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Basic Alcohol Septal Ablation Procedure For Hypertrophic Cardiomyopathies

Start Date

January 19, 2023

End Date

January 20, 2023

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Hypertrophic cardiomyopathy (HCM) is a common genetic heart disease inherited in an autosomal dominant pattern. The prevalence of HCM in young adults has been reported to range from 1:200 to 1:500. Among patients diagnosed with HCM, 30% to 40% will experience adverse events including sudden cardiac death (SCD), progressive limiting symptoms because of left ventricular outflow tract obstruction (LVOTO) or diastolic dysfunction, heart failure symptoms associated with systolic dysfunction, and atrial fibrillation (AF) with the risk of thromboembolic stroke.  A clinical diagnosis of HCM in adult patients can be established by imaging with two-dimensional (2D) echocardiography (TTE) or cardiovascular magnetic resonance (CMR) showing a maximal end-diastolic wall thickness of  ≥ 15 mm anywhere in the left ventricle in the absence of other another cause of hypertrophy in adults.


(LVOTO)  either at rest or with provocation is present in nearly %75 of patients with HCM. The presence of a peak LVOT gradient of ≥ 30 mm Hg is considered to be indicative of obstruction, with resting or provoked gradients ≥ 50 mm Hg generally considered to be the threshold for septal reduction therapy (SRT) in those patients with drug-refractory symptoms. In patients with HCM in whom SRT is indicated, the procedure should be performed at experienced centers (comprehensive or primary HCM centers) with demonstrated excellence in clinical outcomes for these procedures. In adult patients with symptomatic obstructive HCM in whom surgery is contraindicated or the risk is considered unacceptably high because of serious comorbidities or advanced age, alcohol septal ablation when feasible and performed in experienced centers becomes the preferred invasive strategy for relief of LVOTO. Septal reduction by alcohol septal ablation (ASA) avoids sternotomy and, generally, patients experience less pain. Septal reduction by ASA is also advantageous in patients whose frailty or comorbid conditions increase the risk of surgical myomectomy. In centers with experienced interventional teams, procedural mortality of ASA  is low (<1%).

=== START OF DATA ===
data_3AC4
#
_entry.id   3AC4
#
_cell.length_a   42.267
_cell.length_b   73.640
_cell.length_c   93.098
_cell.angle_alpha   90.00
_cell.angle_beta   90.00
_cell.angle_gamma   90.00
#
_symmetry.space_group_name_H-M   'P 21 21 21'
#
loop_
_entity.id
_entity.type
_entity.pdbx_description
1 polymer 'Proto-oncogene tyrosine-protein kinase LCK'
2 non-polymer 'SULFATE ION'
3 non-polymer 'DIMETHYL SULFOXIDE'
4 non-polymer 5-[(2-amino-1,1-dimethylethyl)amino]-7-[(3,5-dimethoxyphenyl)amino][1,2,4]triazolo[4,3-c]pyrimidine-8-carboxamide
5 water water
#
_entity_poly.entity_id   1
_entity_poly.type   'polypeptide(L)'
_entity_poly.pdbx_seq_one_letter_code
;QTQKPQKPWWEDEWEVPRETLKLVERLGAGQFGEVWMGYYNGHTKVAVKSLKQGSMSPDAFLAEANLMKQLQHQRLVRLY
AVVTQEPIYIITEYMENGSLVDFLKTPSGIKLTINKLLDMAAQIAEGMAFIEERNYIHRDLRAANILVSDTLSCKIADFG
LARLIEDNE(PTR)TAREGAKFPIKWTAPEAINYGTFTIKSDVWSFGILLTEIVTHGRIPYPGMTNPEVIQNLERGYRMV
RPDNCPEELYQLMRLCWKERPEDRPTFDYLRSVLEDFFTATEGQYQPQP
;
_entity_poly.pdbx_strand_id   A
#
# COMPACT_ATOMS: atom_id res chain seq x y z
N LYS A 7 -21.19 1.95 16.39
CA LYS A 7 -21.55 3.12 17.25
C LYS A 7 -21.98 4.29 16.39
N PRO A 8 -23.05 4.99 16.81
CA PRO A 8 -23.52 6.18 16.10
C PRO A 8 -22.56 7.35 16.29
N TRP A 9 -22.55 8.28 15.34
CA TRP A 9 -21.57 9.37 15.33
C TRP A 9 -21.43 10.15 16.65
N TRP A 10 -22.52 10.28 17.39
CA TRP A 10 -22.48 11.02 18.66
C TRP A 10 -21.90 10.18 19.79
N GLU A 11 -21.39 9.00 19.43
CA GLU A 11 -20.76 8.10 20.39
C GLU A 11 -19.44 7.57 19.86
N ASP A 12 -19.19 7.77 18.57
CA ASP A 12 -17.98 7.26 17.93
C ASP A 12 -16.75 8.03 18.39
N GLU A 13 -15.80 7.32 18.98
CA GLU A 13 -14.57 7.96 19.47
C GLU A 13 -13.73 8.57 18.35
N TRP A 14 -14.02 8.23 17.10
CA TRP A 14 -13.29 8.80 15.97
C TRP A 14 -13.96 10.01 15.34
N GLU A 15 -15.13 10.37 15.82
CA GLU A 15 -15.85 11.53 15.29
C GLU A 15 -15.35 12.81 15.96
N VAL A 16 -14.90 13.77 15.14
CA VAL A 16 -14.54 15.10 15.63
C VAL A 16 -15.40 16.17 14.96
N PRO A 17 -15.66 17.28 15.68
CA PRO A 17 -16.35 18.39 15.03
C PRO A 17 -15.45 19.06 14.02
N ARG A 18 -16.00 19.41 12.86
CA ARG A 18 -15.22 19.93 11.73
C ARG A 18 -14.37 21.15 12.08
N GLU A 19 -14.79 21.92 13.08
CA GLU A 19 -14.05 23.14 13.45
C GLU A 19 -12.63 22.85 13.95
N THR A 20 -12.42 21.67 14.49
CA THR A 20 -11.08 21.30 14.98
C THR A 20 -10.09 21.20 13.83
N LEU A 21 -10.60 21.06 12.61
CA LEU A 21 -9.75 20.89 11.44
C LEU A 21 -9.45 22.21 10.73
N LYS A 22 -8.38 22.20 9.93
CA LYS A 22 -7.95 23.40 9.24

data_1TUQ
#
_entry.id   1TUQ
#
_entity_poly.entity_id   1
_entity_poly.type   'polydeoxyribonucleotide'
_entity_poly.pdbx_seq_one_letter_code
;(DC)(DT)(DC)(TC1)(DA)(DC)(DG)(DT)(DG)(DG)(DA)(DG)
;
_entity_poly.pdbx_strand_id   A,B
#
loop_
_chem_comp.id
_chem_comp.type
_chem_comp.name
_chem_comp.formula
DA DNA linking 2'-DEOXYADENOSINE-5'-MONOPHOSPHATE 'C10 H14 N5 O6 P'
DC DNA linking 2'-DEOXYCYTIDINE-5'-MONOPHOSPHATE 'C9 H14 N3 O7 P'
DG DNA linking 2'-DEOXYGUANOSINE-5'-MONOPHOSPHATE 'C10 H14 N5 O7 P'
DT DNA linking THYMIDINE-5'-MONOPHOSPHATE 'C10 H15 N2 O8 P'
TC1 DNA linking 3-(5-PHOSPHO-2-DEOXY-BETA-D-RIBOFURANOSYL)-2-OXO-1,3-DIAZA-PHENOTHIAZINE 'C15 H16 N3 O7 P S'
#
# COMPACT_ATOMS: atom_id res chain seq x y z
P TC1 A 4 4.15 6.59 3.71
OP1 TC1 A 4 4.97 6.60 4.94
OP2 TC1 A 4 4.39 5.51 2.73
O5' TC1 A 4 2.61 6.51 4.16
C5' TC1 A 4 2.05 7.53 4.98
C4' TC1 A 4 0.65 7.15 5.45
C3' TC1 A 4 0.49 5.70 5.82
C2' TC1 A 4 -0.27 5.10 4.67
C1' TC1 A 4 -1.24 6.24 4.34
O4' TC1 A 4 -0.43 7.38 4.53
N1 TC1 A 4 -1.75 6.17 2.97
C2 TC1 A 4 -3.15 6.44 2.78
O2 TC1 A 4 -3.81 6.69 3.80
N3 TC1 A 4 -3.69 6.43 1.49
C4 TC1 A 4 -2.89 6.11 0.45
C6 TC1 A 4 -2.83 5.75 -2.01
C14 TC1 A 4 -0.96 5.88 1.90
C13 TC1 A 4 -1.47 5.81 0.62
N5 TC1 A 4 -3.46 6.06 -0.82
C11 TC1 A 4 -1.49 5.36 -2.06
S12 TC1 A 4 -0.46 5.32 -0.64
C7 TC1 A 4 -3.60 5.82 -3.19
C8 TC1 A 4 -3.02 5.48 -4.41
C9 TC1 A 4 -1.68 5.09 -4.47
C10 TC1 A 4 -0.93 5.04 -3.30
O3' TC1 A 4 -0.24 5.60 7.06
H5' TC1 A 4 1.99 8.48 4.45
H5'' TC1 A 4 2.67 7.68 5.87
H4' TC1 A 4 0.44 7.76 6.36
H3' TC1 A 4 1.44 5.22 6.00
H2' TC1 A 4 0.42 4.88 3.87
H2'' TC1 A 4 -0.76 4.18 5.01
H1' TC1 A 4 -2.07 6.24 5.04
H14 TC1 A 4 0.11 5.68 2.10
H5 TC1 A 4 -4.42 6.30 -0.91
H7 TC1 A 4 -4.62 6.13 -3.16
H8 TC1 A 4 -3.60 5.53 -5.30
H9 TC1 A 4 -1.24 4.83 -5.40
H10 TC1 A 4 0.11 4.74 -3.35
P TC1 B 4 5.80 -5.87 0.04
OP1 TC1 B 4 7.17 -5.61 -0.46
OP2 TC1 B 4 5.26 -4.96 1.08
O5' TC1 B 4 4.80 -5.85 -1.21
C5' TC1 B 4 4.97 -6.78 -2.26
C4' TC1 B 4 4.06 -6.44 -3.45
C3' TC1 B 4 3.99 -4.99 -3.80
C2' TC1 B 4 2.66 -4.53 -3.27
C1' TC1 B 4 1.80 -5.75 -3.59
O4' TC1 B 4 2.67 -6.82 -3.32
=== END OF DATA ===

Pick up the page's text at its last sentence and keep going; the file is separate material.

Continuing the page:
Alcohol septal ablation is a catheter-based intervention that relies on the injection of absolute alcohol into the septal perforator to induce a controlled infarction of the hypertrophied septum and consequently abolish the dynamic outflow obstruction. This gradient reduction has been correlated with a significant clinical improvement in the patient’s symptomatology and with left ventricular remodeling.

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Assoc. Prof. Veysel Oktay

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